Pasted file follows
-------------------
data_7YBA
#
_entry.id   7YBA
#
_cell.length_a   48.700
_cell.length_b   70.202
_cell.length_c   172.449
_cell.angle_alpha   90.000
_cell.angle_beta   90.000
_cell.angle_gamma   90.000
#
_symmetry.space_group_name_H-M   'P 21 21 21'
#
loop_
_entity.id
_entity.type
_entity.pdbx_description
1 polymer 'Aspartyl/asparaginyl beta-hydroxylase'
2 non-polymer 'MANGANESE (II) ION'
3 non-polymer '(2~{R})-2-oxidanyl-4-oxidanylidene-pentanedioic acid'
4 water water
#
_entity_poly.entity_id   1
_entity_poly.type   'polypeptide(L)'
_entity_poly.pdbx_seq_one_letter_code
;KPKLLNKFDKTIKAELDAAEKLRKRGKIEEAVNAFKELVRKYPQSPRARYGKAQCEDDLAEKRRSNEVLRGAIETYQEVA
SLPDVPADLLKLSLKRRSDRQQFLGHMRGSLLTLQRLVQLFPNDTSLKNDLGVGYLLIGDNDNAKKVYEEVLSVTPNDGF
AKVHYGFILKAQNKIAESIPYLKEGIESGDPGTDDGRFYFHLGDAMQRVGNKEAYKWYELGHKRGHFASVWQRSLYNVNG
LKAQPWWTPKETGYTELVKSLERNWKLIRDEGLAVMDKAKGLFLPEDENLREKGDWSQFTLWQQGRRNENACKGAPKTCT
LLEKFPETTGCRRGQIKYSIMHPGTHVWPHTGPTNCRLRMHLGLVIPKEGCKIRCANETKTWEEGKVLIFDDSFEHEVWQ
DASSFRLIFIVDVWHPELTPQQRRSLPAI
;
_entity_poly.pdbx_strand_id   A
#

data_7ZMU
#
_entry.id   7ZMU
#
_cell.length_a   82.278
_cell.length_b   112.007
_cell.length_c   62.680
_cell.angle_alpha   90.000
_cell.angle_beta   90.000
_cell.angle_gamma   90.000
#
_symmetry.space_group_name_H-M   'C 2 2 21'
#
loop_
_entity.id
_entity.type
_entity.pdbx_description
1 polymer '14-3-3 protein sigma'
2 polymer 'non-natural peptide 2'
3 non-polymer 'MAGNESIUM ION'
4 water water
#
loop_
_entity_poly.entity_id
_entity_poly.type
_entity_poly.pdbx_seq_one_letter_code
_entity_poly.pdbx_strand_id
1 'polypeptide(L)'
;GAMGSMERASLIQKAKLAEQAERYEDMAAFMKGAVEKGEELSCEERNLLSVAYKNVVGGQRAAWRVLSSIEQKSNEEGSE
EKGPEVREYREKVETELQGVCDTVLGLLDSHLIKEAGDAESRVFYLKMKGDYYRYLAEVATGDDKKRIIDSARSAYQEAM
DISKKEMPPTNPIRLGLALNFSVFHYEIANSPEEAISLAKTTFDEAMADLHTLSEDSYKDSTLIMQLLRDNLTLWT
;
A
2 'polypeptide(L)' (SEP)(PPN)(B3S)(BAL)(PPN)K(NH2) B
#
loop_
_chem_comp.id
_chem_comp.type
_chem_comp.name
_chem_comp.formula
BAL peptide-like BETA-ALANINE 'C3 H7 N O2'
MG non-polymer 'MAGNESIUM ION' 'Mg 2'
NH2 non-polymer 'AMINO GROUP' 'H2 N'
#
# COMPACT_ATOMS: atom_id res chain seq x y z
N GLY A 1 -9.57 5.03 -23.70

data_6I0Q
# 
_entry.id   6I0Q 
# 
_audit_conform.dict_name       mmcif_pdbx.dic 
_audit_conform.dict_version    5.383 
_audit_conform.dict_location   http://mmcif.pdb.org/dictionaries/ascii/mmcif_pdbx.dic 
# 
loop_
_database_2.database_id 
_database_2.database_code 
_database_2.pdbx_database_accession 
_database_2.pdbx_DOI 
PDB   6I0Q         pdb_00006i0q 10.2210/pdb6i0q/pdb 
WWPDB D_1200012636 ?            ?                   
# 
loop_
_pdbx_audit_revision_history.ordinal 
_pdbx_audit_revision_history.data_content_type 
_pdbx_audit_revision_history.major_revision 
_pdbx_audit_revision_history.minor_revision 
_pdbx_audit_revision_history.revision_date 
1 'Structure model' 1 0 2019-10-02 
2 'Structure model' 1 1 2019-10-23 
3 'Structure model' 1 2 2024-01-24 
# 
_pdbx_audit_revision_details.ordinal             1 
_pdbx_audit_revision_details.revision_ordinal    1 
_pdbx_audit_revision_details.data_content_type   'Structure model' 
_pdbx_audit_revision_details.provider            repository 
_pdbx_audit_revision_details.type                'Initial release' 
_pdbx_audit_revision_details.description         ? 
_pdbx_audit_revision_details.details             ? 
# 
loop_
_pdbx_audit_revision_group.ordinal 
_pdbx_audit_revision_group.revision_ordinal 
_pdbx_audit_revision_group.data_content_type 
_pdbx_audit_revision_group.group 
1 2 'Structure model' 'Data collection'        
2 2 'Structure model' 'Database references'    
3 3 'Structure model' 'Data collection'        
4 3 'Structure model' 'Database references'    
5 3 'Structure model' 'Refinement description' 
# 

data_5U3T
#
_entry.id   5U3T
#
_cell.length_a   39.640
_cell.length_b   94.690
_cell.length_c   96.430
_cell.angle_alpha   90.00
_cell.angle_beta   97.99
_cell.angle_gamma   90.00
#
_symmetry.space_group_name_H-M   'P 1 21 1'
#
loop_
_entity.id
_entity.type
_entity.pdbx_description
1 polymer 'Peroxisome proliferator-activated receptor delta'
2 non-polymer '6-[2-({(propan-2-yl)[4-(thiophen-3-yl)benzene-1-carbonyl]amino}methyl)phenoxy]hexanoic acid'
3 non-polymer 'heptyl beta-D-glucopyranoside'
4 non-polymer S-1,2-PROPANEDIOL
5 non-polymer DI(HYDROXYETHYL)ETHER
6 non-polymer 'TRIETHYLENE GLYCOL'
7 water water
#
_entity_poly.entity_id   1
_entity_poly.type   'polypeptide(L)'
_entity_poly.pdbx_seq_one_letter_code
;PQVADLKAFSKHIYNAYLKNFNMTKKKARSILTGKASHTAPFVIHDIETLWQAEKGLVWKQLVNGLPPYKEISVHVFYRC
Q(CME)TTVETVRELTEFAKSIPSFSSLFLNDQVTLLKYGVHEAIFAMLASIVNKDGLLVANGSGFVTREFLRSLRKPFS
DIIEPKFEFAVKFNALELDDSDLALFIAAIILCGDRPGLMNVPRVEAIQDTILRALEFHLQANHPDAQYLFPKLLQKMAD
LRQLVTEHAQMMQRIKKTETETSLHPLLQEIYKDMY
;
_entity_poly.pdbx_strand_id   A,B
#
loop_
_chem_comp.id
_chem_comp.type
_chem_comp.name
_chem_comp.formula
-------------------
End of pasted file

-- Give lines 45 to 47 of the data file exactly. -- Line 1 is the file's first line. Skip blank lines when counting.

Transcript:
#
_symmetry.space_group_name_H-M   'C 2 2 21'
#